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The Infinite Game Paperback – 15 October 2020
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Simon Sinek is the bestselling author of Start With Why, Leaders Eat Last and Together Is Better which have helped organisations around the world inspire their people to reach new heights.
His Ted Talk based on Start With Why is the third most popular video on TED.com, with more than 44 million views and his brilliant video interview on “the millennial question” has been watched more than 150 million times.
Are you playing the Infinite Game?
In The Infinite Game, Simon Sinek uses game theory to explore how great businesses achieve long-lasting success.
In life there are finite and infinite games. Finite games have set rules, players and a start and finish line. Infinite games are games in which the rules and parameters can change every minute, with no finish line in sight. As Simon explains, business, and so many other areas of life, are infinite games. When players look only for wins in the short term - be it to exit strategies, austere spending targets or arbitrary performance metrics, the player inevitably loses.
With this graspable yet overarching observation, Simon disassembles some of the most famous successes and failures in business, conflict and politics of the last 100 years. He outlines how the only way to build truly long-term value, enduring growth and dedicated, motivated people, is by playing with an infinite mindset - by playing The Infinite Game.
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The 5 essentials practices for adopting the infinite mindset: 1) Advance a Just Cause: 2) Building Trusting Teams; 3) Study your Worthy Rivals; 4) Prepare for Existential Flexibility; 5) Demonstrate the Courage to Lead. I find each of the 5 pillars above offers valuable lessons with specific examples about companies and leaders. It's a good read in my opinion.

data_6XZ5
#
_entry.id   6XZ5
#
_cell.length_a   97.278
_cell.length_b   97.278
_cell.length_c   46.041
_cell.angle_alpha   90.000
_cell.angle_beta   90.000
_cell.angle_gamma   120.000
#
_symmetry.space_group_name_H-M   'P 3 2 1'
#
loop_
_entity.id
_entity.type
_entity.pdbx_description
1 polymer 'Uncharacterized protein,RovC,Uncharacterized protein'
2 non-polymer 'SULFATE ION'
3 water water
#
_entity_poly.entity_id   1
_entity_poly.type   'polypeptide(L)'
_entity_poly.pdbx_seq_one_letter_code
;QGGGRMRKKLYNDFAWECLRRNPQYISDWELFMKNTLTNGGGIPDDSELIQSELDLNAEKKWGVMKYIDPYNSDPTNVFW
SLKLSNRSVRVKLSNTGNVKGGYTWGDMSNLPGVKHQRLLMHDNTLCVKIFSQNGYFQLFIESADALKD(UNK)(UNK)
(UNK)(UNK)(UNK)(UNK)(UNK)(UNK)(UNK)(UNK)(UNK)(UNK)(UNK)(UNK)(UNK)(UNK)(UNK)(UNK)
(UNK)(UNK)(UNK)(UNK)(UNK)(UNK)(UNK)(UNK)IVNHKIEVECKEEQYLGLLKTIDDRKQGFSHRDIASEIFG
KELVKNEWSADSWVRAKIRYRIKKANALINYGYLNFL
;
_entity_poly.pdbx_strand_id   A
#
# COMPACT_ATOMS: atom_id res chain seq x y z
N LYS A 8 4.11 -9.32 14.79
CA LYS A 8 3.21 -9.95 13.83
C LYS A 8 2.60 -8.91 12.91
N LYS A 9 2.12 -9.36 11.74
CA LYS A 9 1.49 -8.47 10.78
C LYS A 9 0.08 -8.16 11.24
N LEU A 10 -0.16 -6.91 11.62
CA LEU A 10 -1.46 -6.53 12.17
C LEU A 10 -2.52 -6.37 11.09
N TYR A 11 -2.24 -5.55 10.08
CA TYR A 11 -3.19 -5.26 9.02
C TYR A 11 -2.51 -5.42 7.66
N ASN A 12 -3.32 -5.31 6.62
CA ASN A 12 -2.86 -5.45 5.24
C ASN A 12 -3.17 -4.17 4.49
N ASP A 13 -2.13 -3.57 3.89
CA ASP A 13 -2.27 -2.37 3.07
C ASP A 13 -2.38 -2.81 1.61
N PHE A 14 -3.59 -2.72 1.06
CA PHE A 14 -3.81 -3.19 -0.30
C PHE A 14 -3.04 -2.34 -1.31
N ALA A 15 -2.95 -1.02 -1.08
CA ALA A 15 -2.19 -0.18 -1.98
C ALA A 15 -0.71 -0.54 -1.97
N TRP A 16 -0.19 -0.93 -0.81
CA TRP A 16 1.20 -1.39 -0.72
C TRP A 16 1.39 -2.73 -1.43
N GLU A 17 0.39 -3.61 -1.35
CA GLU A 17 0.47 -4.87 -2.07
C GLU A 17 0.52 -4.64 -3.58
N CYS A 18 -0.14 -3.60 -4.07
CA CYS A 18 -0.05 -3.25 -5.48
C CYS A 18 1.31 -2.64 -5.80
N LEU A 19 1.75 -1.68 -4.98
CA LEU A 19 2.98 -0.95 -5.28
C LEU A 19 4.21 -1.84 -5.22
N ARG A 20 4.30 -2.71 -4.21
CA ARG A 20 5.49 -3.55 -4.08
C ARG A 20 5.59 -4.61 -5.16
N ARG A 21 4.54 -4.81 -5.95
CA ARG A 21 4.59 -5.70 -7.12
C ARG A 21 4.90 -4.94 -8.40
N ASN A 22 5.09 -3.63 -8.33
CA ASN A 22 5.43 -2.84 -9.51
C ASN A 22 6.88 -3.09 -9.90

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Here is the basic concept: There are two types of games, the finite game and the infinite game. The finite game is easy to visualize; it's what takes place when kids sit down to play a game of Monopoly. There are specific players, set rules, and (at least in theory) a definite endpoint. The infinite game is more complex. As I understand it, players can drift in and out, be known or unknown; rules are in a state of flux; and there is no clear endpoint. Most important of all, you can not “win” the infinite game. You can not “win” marriage. Or friendship. Or careers. Or even life itself.
The point of the infinite game is to look beyond the immediate finite game that can be won (who has the better product or higher sales this quarter) and instead focus on a long-term cause that can make the world a better place.
Well written, smooth read.
BOTTOM LINE: While it's largely a business book, it should be mandatory reading for leaders of every ilk. Readjusting focus would make the world a better place.
Rather than use an “either/or” choice, as in either you are infinite or you are not, the reality today is that generally businesses today are an “and” as in infinite and finite.
Jeff Bezos provides a good example. Other companies I work with use an “and” approach in serving all stakeholders interests.
Starting from this premise, Simon Sinek's main contribution is to setup a framework to help you keep playing (remember you cannot win an infinite game) at the infinite game of life, supported with very illuminating examples from both past and present companies and entrepreneurs.
The book is likely to resonate more with people like me who always understood life intuitively this way, but struggled to articulate this understanding in clear and concise terms. Those addicted to winning and scoring -people like Steve Ballmer- probably won't find the book as appealing.